So choose to focus on your strengths. Success will surely follow.
About Usha Mv
Usha is a freelance writer with varied passions—trekking, walking, history, and books to name a few. You can contact Usha at firstname.lastname@example.org.
The post Are You a Multipotentialite? What to Do When You Have Many Interests appeared first on Tiny Buddha.
No women are allowed on Greece’s Mount Athos, the site of 20 Eastern Orthodox monasteries, because they would hinder the monks’ progress toward spiritual enlightenment. Mary alone represents her sex on the mountain.
The ban has been in place since an imperial decree in 1046, with a few colorful exceptions:
- In the 1300s a Serbian emperor brought his wife to the peninsula to protect her from the plague. She was borne in a hand carriage the whole time, her feet never touching the ground.
- French writer Maryse Choisy snuck in in the 1920s, disguised as a sailor. She published her adventure under the title Un mois chez les hommes (“A Month With Men”).
- In 1953 Ohio Fulbright Program teacher Cora Miller landed briefly with two other women, creating a furor.
- In 2008, five Moldovan migrants arrived by way of Turkey; four were women. The monks forgave them.
The rule extends even to hens, cows, nanny-goats, and sows, which means that dairy products and eggs have to be brought in from outside. Female cats, insects, and songbirds are admitted.
In 2003 the European Parliament passed a resolution saying the ban violated “the universally recognised principle of gender equality,” but it remains in place — even female sightseers must stay at least 500 meters offshore.
For those of you who collect original art -- or who would just like a little bit of SHELDON puggy goodness hangin' on your walls -- I have a fun piece of original art up on eBay. It's starting at 1 penny: Go snag it!
It's a delightfully goofy image of Oso the pug, labelled "PUGS, NOT DRUGS".
It's drawn in lightfast, archival inks on acid-free, vellum Bristol stock. And there are no mistakes or corrections in the artwork itself, so it will frame up especially nice! Go look!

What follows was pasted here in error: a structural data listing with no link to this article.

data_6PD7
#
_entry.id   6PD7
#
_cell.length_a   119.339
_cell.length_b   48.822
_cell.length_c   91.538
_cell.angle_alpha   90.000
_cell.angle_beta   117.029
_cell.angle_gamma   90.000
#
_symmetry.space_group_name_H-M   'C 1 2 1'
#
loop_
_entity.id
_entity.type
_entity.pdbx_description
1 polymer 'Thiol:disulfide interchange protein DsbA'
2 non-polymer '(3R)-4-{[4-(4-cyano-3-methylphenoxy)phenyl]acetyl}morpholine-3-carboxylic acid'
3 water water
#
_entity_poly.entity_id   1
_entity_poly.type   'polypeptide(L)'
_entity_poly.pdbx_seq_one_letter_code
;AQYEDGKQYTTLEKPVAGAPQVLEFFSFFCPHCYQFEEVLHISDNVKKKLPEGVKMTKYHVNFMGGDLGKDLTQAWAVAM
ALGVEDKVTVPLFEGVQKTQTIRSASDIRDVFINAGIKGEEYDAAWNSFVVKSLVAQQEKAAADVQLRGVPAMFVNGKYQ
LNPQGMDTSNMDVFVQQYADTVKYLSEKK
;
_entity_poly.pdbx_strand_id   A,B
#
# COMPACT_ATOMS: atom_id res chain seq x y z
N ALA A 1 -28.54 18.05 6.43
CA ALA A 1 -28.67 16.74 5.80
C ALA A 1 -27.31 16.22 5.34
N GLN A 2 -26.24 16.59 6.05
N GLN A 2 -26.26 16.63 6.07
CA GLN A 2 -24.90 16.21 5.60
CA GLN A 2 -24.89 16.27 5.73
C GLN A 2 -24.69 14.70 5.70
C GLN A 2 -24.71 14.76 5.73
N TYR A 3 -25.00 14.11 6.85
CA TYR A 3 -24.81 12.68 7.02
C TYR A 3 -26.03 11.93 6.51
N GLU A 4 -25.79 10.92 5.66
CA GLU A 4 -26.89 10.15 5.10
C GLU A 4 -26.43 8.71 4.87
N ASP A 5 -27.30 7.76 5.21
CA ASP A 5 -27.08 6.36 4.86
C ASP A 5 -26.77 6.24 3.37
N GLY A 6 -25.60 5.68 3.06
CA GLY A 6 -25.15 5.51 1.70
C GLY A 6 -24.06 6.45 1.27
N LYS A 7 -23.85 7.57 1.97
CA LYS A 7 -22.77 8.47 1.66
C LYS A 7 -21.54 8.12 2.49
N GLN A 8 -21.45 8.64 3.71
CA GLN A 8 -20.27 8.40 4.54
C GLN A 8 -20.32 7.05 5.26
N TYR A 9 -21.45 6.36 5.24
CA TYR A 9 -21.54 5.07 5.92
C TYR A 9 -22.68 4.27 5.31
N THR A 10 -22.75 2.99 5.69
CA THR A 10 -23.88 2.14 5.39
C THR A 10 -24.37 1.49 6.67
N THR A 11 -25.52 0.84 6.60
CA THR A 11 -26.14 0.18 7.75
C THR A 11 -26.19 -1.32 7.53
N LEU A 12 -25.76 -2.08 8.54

A reader writes:
I started working part-time in communications for a small nonprofit startup (25 employees) six months ago. My boss, who is a very smart, talented woman in her late 20’s, started the nonprofit with her boyfriend and a couple of friends a few years ago, and it has been extremely successful. But she doesn’t have much experience managing employees who aren’t her personal friends. I was the second hire in her department after another college friend, and I’m significantly older than most of the other 20-somethings in the office (who tend to go off to grad school or medical school after working there for a year.)
The organization underwent a major transition this spring, and she’s largely been absent since I was hired — in meetings, working somewhere else in the office, doing something more important than supervising or helping me. Her desk is less than six feet away from mine, but I’ve resorted to sending her daily update emails with questions and reports. At the same time, she doesn’t trust me to write things and checks and rewrites all my work–down to individual Facebook posts for our web page–because I either “don’t have the right tone” or I make copy-editing errors. The poor communication and lack of trust make it hard for me to get work done. It’s all strange because my last three bosses all loved my writing, and I’ve worked as a professional writer for decades. I’ve gone from being a star to an incompetent in six months.
My title has been “acting communications manager.” Recently, a friend of me sent me a listing for a “communications manager” job, saying “Isn’t this your job?” It was! I emailed my boss the listing saying “We need to talk about this.” We had a professional development session coming up, and she said she was looking for someone who could replace her, and that person wasn’t me. That’s fine — but she doesn’t seem to understand that I spent my whole weekend terrified that I was about to get fired. I stayed quiet; she didn’t seem to understand the effect it had on me at all, and I didn’t know how to start explaining.
She’s trying to find another role for me in the organization (under a different supervisor), but I’m feeling angry and betrayed. Did she think I wouldn’t find out? I get along well with everyone else in the office, but I feel like I can’t trust the organization as a whole. I’ve started looking for another job, but my contract goes for another month and a half. What should I do? What should I say?